|Zoology||Zoological research at SMNS deals with vertebrates (amphibians, reptiles, fishes, birds, and mammals) and malacology (snails and bivalves). It focuses on biodiversity including checklists and Red Lists of endangered species, biogeography, ecological studies and evolution. Identification and monitoring of fauna is performed in Baden-Württemberg, other parts of Germany, Europe and overseas.The origin of the zoological collections is strongly related to expeditions in former times. The historical collections have a key function for the understanding of biosphere changes.Zoology owns one of the largest and most important collections in the world, e.g., consisting of more than half of all recent bird taxa and one-third of mammalian taxa.The scientists collaborate world wide for selection and management of conservation areas, e.g., with Venezuela, Peru, and Madagascar. The zoologists support government agencies and non-governmental organisations by providing information on ecosystems and species protection. They advise on diversity, behaviour, and interaction between species and ecosystem as well as on conservation issues and threats.|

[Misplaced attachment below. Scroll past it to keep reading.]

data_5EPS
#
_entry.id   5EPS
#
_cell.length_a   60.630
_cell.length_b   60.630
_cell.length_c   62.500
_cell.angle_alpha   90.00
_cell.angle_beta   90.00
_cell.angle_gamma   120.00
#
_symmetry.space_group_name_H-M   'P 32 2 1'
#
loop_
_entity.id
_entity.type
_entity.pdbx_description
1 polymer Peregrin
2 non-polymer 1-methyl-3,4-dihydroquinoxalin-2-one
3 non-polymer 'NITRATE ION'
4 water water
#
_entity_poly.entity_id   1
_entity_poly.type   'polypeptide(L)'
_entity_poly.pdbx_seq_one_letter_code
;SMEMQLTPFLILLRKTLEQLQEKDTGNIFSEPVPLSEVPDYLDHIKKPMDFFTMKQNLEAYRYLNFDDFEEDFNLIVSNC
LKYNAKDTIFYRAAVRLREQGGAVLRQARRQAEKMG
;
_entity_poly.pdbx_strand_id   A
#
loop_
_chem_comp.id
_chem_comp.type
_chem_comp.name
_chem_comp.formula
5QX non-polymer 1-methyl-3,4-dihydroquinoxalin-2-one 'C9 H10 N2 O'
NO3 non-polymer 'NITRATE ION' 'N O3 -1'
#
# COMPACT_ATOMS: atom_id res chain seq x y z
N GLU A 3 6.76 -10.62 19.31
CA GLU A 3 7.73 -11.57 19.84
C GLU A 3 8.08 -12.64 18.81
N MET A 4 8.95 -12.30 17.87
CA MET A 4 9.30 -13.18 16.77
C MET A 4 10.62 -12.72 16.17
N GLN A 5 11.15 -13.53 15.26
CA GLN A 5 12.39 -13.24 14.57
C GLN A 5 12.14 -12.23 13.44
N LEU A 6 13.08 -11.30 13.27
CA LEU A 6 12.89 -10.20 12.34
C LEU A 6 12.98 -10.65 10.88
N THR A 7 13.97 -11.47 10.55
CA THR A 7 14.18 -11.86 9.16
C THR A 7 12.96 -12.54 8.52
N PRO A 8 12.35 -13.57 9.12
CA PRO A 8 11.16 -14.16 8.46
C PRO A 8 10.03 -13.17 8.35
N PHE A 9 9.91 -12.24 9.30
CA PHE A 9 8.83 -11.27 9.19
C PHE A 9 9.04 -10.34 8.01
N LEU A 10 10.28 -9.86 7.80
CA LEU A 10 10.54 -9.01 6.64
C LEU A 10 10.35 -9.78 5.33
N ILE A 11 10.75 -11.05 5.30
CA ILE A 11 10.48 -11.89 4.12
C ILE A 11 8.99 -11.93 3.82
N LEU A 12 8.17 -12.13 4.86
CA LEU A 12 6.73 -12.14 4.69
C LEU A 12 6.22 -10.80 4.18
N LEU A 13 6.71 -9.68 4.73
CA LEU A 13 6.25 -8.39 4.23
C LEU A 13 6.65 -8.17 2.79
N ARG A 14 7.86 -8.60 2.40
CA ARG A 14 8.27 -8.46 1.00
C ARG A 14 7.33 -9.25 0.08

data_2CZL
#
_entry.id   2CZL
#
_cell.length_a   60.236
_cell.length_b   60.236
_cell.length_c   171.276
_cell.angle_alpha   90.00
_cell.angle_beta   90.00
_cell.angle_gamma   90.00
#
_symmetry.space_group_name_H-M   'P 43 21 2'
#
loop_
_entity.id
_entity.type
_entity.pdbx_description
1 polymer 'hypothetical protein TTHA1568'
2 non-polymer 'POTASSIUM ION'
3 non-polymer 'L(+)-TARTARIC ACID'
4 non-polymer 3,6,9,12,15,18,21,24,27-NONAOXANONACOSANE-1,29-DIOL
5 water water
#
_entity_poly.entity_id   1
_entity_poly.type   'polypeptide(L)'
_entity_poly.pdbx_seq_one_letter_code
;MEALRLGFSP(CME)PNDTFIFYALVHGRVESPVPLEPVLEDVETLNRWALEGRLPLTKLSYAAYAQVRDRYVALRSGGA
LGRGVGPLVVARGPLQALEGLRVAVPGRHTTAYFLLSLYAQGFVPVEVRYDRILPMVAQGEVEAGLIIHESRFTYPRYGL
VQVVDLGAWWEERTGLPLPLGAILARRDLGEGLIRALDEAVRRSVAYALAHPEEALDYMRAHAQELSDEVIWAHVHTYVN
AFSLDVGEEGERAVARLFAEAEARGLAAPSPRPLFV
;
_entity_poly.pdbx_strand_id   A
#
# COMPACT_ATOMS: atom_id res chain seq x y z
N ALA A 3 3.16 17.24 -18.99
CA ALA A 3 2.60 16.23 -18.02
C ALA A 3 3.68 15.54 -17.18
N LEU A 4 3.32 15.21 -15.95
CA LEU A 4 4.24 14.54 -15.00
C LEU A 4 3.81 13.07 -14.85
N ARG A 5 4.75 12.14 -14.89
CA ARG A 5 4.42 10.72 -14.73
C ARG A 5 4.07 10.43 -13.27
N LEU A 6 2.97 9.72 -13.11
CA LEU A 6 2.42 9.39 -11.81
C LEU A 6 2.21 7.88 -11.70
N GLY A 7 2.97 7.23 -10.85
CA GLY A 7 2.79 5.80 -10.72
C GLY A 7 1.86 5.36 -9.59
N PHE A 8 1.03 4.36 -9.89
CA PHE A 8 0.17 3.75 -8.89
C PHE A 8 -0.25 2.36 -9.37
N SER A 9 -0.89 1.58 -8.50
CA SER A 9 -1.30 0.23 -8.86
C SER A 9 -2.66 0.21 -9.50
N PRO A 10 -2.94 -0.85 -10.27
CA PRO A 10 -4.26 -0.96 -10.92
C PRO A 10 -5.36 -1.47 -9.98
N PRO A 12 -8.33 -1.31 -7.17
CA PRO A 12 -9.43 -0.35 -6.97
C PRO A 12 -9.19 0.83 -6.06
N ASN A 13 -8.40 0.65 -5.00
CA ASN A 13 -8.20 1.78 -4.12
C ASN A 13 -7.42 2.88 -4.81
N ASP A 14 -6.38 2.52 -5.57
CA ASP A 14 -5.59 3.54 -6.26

|Entomology||Entomology deals with the largest part of all organisms, comprising the more than 1 million insect and other arthropod species known, and several million species still to be discovered.Entomological research at SMNS hence focuses on the most species-rich insect groups, such as Coleoptera (beetles), Diptera (flies), Hymenoptera (ants, bees, and wasps), and Lepidoptera (butterflies and moths), and also on aquatic insects (mayflies, stoneflies, and dragonflies).Taxonomy, the classification of known and the description of new species, constitutes a core field of research in entomology. Projects include faunistic surveys, species catalogues, taxonomic revisions, field guides, and monographs for groups and regions of particular interest, for which the entomological collections present the essential research base.Phylogeny, the reconstruction of the evolutionary history of a group based on comparative studies of its member taxa, is another research focus in entomology. Following the tradition established by Willi Hennig at the museum in the 1960s, the current studies rely both on comparative morphology and modern molecular methods.|